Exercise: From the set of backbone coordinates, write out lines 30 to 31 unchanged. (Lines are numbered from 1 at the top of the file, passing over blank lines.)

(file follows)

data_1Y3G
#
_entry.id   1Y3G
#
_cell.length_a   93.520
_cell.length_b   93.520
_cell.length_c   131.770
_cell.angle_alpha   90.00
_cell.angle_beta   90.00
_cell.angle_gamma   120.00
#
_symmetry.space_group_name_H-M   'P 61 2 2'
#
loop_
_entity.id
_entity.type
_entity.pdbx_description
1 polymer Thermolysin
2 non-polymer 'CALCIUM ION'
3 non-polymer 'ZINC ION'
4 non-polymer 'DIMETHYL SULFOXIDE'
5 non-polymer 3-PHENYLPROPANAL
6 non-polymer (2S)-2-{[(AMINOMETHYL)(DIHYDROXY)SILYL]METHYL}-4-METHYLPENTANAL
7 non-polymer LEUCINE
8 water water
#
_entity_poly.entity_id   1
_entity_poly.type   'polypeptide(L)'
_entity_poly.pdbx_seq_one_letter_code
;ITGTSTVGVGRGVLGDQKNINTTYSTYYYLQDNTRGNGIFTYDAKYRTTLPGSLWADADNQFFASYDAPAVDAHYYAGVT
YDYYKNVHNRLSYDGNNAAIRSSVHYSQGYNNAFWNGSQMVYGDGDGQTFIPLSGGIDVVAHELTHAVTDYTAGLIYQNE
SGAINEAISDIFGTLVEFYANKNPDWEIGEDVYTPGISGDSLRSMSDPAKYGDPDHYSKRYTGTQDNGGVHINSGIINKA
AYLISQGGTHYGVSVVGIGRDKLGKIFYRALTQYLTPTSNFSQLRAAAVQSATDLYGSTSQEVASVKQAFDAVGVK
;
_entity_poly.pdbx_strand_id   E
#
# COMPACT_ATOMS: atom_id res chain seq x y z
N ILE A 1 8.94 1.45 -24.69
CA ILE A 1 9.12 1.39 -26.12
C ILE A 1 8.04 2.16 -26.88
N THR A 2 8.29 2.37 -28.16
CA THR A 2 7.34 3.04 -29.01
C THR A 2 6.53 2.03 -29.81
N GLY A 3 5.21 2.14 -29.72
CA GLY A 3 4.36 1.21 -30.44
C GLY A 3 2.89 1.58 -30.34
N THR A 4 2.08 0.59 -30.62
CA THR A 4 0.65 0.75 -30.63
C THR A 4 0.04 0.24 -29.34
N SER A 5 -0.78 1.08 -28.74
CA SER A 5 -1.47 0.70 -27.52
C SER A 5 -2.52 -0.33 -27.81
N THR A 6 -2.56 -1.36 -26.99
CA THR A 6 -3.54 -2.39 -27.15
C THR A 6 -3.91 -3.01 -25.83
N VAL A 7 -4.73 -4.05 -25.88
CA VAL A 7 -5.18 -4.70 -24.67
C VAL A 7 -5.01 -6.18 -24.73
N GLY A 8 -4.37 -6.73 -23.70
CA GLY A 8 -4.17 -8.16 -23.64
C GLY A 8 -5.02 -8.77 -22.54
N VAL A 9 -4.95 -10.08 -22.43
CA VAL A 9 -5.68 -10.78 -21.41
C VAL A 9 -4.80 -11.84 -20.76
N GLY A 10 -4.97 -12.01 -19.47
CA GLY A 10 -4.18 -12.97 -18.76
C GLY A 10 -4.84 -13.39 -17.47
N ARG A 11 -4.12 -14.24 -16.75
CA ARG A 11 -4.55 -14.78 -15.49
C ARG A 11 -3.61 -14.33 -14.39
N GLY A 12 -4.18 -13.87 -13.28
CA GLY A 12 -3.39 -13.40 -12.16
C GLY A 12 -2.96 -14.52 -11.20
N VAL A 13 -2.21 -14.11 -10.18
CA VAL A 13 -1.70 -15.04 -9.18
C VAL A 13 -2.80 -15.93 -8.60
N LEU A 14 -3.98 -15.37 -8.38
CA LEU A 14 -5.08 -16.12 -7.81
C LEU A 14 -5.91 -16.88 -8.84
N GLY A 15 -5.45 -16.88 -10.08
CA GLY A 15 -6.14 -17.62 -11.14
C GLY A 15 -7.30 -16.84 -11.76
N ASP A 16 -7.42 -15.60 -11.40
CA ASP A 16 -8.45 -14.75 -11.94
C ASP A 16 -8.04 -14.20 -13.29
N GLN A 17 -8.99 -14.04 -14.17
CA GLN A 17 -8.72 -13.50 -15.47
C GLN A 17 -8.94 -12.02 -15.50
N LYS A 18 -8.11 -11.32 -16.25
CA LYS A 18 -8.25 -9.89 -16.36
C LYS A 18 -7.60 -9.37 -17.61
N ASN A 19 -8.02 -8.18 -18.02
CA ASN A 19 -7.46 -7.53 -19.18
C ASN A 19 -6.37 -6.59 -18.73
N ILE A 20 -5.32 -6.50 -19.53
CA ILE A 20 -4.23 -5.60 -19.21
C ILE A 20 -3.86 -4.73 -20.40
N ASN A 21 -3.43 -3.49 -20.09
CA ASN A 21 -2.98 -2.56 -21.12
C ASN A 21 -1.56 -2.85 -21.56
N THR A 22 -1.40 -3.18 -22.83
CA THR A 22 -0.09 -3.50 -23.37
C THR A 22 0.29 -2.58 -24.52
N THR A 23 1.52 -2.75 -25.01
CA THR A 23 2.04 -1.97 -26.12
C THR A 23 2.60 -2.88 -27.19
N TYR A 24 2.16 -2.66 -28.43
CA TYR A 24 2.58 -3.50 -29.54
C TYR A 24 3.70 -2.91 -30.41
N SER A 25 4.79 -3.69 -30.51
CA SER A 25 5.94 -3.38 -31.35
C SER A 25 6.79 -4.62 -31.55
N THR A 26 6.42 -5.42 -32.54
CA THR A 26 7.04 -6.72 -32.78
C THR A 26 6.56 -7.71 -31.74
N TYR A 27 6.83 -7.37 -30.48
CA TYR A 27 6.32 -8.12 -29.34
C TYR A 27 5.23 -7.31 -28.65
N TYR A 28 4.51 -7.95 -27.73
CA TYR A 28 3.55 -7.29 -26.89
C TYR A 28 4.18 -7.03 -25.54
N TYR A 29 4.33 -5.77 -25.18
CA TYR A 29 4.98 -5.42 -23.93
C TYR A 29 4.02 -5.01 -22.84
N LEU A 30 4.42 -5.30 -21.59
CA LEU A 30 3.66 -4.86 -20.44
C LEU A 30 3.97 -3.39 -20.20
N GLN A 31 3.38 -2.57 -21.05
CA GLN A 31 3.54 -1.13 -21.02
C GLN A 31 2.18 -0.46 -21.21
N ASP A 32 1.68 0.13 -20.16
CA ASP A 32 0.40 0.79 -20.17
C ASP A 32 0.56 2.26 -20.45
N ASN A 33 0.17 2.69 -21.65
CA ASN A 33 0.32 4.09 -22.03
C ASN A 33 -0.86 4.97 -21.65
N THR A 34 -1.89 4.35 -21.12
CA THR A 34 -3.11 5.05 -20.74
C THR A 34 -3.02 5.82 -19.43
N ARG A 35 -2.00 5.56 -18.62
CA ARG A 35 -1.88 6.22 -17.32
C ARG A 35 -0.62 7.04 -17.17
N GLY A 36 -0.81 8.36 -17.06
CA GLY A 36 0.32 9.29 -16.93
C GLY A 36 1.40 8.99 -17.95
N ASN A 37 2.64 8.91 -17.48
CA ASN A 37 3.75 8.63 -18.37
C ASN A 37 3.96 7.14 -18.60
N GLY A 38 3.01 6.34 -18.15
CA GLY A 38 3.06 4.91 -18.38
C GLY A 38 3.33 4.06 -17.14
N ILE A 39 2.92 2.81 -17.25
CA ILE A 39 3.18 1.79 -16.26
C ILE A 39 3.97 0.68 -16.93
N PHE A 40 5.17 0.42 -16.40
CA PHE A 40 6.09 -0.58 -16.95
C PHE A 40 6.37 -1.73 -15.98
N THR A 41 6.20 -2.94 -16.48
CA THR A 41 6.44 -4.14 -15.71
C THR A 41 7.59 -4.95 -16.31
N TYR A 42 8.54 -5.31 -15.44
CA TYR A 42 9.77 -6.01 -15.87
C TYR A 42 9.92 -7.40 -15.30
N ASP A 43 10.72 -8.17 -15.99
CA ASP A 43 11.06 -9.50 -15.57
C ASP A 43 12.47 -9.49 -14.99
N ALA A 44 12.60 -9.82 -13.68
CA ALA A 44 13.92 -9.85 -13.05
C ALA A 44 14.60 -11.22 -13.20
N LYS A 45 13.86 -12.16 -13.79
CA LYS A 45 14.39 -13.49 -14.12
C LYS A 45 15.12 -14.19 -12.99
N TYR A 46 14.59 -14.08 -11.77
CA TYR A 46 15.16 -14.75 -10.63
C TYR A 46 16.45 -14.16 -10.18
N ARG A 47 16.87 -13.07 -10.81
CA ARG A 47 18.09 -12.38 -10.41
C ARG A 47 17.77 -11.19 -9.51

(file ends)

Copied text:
;ITGTSTVGVGRGVLGDQKNINTTYSTYYYLQDNTRGNGIFTYDAKYRTTLPGSLWADADNQFFASYDAPAVDAHYYAGVT
YDYYKNVHNRLSYDGNNAAIRSSVHYSQGYNNAFWNGSQMVYGDGDGQTFIPLSGGIDVVAHELTHAVTDYTAGLIYQNE